Authentic Alchemy x3 takes a nonpathological approach to healing. Most people come into counseling because ‘something’s wrong’ and it ‘needs to be fixed.’ While there is some truth to that, it is only one possibly way to look at the issues at hand. When we look at ourselves as if ‘something is wrong’ and ‘needs to be fixed,’ we are essentially saying that something is wrong with us. It’s been my experience that we are far too harsh with ourselves, far too willing to whip ourselves for ways of being in the world which may not be working. None of us get vulnerable or open up when we’re being judged. So, instead of just looking at what’s wrong, we also look at what’s right. Instead of just exploring depression, we also explore happiness.

A nonpathological approach is compassionate, loving, accepting, and welcoming. I work with clients to welcome all of themselves – both the comfortable and the uncomfortable parts of themselves. While each of us has issues or ways of being in the world that we’d like to change, even our most dysfunctional behaviors have some wisdom in them – we wouldn’t be doing them if they weren’t meeting some kind of need. We don’t name those behaviors as bad things to kill off because that only serves to create an internal war with the part of you that does the dysfunctional behavior and the part of you that wants to eradicate it – instead, you’ll learn to make friends with challenging parts and discover what need is trying to be met by the behavior. We can then look for alternative, more healthful ways of getting needs met so that you are more free to relinquish the dysfunctional behavior.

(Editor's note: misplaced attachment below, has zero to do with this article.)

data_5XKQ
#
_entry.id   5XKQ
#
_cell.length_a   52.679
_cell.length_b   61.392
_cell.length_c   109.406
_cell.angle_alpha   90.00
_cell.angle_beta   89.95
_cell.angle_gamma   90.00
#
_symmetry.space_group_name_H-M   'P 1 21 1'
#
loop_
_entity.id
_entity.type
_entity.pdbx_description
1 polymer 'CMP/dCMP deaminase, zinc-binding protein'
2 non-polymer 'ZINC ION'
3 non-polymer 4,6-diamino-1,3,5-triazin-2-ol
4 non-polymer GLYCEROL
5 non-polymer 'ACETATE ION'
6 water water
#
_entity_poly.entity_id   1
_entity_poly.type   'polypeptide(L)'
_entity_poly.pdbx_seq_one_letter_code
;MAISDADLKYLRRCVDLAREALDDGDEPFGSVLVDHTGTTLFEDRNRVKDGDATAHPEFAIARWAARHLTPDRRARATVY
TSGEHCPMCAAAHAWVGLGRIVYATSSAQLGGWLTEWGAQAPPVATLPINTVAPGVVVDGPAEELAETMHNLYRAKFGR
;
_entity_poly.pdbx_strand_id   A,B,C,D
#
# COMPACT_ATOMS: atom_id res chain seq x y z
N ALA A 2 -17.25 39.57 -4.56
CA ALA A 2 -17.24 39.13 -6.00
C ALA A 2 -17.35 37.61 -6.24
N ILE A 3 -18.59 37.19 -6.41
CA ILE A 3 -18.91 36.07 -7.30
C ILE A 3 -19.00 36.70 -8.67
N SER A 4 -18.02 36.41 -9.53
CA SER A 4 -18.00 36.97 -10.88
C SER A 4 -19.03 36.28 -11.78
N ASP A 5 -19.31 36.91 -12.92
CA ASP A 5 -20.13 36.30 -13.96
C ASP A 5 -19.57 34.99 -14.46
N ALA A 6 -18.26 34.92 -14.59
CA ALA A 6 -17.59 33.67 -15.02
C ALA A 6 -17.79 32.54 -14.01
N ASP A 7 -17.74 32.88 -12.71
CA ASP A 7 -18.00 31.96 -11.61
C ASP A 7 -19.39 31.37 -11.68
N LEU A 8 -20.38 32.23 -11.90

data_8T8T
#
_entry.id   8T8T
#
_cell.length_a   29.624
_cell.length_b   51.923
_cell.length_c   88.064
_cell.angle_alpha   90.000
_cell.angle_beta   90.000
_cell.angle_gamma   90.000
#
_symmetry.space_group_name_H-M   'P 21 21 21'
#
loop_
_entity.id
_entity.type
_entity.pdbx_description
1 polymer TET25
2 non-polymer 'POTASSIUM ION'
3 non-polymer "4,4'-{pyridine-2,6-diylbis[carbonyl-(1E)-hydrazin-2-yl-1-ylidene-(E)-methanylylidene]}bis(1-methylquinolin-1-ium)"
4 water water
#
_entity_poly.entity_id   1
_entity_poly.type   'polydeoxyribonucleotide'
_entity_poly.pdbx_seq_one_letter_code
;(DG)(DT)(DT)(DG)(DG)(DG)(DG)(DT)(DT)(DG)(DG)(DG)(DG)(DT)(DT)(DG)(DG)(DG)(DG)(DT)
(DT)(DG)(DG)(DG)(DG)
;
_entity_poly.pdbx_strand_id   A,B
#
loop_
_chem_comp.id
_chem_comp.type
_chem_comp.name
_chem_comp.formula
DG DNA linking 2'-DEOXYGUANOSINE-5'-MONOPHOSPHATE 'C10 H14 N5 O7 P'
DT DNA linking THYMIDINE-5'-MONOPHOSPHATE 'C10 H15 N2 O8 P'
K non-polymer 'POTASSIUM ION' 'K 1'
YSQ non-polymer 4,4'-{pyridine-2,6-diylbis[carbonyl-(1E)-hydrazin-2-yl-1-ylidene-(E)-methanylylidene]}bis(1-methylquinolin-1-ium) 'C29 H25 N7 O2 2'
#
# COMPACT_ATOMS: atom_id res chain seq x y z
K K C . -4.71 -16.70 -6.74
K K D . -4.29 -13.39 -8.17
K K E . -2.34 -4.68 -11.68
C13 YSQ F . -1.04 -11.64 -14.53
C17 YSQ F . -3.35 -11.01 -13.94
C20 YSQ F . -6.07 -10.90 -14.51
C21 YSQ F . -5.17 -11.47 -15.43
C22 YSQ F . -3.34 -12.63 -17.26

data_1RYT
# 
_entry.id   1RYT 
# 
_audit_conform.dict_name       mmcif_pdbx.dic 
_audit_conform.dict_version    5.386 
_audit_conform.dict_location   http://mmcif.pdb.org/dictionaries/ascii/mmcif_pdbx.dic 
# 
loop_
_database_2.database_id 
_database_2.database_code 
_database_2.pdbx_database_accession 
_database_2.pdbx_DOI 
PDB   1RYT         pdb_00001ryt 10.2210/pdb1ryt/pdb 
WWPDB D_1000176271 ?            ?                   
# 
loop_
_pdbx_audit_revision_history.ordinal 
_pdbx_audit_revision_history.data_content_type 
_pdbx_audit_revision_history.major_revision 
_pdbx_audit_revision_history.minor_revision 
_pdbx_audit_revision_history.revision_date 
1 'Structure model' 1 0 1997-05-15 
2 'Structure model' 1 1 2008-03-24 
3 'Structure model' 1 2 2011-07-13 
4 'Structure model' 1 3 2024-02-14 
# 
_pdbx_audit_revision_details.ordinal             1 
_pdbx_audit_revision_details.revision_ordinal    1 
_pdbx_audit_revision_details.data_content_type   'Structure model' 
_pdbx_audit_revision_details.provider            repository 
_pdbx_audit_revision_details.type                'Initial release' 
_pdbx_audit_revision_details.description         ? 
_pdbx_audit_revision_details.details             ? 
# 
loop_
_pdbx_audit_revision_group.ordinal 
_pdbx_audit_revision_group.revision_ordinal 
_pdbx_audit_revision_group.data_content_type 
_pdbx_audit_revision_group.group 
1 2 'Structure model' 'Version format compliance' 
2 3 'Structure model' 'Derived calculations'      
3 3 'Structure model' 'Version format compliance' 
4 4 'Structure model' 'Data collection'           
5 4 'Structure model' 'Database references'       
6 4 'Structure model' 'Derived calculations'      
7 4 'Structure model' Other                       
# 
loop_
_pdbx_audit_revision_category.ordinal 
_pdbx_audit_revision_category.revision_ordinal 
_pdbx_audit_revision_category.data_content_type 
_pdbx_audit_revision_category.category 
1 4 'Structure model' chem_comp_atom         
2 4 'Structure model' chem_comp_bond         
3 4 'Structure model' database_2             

This approach takes into consideration that our psychological system is trying to help us in the only way it knows how. For example, if you’ve been traumatized and do not have great coping skill, you may start drinking to managing the traumatic responses. The impulse is a healthy one (to regulate emotional overstimulation) – it just has far too many negative consequences. If you had an abusive father, you may either develop rage and authority issues or have little personal power. Both of those behaviors are an attempt to get safety needs met, but they are also likely to interfere with other needs (success, autonomy, healthy relationship, etc.). I help people to learn ways to get their needs met that don’t have negative consequences.